"The whole future of medical science depends on human research, and society in general has an interest in advancing science and medicine," he explains. Yet "that may be contrary to an individual's interest."
While far from a bioethics expert -- friends call him a "fast learner" -- Mr. Milstein has gained insights into the problems from his self-education program.
He even has his own agenda for reform. Among his suggestions: Trivial experiments should be barred, as should experiments in which the researchers or the institutions have a financial interest in the outcome. "You can't manage conflict of interest," he argues, citing federal rules and standards that often allow such research to proceed as long as the financial interests are disclosed.
He also would like to see the greater use of "subject advocates," who could help ensure that potential volunteers in medical experiments are fully informed before they consent to participate.
An occasional college instructor (he's taught computer law at Temple University) and former part-time art critic for the now-defunct Philadelphia Bulletin, Mr. Milstein enjoys his new role.
"People have come to realize that I have something to say," he says, reflecting one December afternoon at his firm's headquarters. He has a corner office, but the aura is anything but "high-powered lawyer." His windows overlook the parking lot of the suburban office park where the law firm is housed. There are no trophy photographs; most of the pictures behind and beside his desk show him with his wife and three children. One is of him standing with Arlo Guthrie. Off to his right is a poster of the familiar black-and-white of John and Bobby Kennedy huddling in conversation. It's "a great photograph," Mr. Milstein says, but it also reminds him of the idealism about public service and human rights that the Kennedys, especially Bobby, inspired.
Admirers see a public purpose in Mr. Milstein's work, though some add that they worry he enjoys his fame a bit too much. "He likes getting a name out there for himself," Mr. Gelsinger says. "I cautioned him on that."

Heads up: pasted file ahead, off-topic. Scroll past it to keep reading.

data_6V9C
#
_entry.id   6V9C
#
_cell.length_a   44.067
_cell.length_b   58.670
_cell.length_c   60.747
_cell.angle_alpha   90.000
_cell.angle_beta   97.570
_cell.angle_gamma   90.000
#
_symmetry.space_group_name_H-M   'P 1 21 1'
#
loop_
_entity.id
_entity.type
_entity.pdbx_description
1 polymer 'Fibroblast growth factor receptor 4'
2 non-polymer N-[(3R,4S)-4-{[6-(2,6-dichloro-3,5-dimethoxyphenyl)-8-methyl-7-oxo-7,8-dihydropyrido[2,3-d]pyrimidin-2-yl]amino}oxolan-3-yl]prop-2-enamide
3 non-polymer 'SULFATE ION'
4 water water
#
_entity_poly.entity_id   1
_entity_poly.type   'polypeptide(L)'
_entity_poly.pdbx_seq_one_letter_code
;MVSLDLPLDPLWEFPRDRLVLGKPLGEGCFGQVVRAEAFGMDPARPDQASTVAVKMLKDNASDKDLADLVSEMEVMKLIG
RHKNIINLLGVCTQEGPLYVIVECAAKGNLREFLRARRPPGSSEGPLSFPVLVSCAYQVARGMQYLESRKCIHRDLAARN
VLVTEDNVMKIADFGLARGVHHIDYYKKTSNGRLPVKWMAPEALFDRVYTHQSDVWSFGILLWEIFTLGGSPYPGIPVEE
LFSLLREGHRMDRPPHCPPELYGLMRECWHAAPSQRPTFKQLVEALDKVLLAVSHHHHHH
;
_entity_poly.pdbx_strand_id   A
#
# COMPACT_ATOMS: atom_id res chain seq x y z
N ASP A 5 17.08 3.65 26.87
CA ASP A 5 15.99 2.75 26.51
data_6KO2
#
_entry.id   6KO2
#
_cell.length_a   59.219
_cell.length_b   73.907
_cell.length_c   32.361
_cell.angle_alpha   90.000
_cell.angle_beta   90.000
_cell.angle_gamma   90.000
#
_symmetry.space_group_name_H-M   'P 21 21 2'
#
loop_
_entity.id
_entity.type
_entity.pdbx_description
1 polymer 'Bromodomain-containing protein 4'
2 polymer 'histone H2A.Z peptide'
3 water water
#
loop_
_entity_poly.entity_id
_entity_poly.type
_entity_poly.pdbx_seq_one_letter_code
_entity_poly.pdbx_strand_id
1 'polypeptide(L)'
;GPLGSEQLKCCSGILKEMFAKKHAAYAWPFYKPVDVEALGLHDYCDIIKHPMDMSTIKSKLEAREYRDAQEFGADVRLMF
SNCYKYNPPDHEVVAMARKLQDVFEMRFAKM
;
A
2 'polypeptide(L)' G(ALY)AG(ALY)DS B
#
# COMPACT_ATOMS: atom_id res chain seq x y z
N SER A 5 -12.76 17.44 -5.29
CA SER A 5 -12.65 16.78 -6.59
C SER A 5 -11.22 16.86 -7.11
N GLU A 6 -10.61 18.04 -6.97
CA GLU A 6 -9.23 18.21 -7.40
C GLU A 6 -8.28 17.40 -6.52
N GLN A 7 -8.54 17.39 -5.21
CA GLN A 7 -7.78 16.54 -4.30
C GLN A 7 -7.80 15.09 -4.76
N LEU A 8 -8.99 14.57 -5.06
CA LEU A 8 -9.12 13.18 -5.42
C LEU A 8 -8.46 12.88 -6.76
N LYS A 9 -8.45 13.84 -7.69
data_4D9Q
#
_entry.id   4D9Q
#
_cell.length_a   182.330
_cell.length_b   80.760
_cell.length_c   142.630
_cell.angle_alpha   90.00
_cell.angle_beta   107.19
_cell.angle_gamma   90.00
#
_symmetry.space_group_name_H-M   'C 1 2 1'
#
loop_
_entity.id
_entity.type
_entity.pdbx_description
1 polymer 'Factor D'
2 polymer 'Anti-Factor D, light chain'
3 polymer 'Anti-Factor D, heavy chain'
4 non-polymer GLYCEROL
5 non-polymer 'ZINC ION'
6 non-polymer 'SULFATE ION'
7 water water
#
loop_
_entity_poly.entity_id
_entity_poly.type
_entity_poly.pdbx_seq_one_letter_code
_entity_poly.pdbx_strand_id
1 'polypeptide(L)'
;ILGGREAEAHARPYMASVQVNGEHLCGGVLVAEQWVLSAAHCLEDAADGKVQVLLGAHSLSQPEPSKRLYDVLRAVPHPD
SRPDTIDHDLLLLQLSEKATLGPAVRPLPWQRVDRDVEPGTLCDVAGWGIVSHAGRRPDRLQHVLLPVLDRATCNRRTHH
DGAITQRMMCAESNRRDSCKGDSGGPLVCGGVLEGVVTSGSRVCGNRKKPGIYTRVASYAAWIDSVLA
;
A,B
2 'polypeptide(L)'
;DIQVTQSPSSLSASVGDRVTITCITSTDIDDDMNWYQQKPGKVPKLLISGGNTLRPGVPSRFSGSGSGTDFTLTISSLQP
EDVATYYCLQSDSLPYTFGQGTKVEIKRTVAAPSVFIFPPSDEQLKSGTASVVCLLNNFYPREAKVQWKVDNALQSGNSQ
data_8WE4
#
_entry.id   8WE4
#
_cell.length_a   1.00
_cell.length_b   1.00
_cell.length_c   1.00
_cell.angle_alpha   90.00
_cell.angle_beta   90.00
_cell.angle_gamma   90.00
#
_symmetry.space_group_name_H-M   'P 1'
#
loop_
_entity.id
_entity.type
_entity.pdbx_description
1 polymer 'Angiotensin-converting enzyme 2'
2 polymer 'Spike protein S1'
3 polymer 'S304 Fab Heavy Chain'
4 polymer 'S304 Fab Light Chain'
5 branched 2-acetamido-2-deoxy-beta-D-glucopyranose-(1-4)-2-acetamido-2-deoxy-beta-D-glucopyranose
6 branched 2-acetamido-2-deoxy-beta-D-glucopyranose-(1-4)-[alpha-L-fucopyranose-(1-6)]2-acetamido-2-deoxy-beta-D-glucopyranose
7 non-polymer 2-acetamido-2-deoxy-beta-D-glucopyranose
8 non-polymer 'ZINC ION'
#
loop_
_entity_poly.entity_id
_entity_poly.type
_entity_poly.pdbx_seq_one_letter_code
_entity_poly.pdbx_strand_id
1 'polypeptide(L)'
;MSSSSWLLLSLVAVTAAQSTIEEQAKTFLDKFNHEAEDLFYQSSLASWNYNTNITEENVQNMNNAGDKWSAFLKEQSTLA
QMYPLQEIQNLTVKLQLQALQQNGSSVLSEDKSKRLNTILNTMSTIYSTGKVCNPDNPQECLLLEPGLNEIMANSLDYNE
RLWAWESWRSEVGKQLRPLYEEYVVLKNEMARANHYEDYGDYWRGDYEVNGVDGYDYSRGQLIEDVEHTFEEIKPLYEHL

Mr. Milstein acknowledges that he savors the limelight.
"I get kicks out of it," he says. That's not only because of the ego boost it provides, and not only because he thinks he can do some good for society while also doing well for himself. It goes back, he says, to some of his early idealistic notions about the power of the legal system and the role of a litigator in that system. "Being a lawyer is very important to me."
In the courtroom, however, idealism goes only so far.
Lawyers for several defendants in Mr. Milstein's lawsuits say his legal theories are shaky, especially his attempts to raise the "dignity" claim to the level of a constitutional right.
"I've been over my Constitution up, down, and sideways, and I don't see that in there," says Joseph M. Hassett, a lawyer in Washington who represents the Hutchinson cancer center. The center maintains that it "acted at all times in the interests of its patients," he adds. Lawyers for the Oklahoma defendants have also challenged the constitutional claim.
In trying to establish the dignity right, Mr. Milstein's pleadings cite a number of internationally recognized codes of conduct for protecting patients in medical experiments. One of them is the Nuremberg Code, drafted in response to the heinous experiments that Nazi doctors performed on concentration-camp inmates.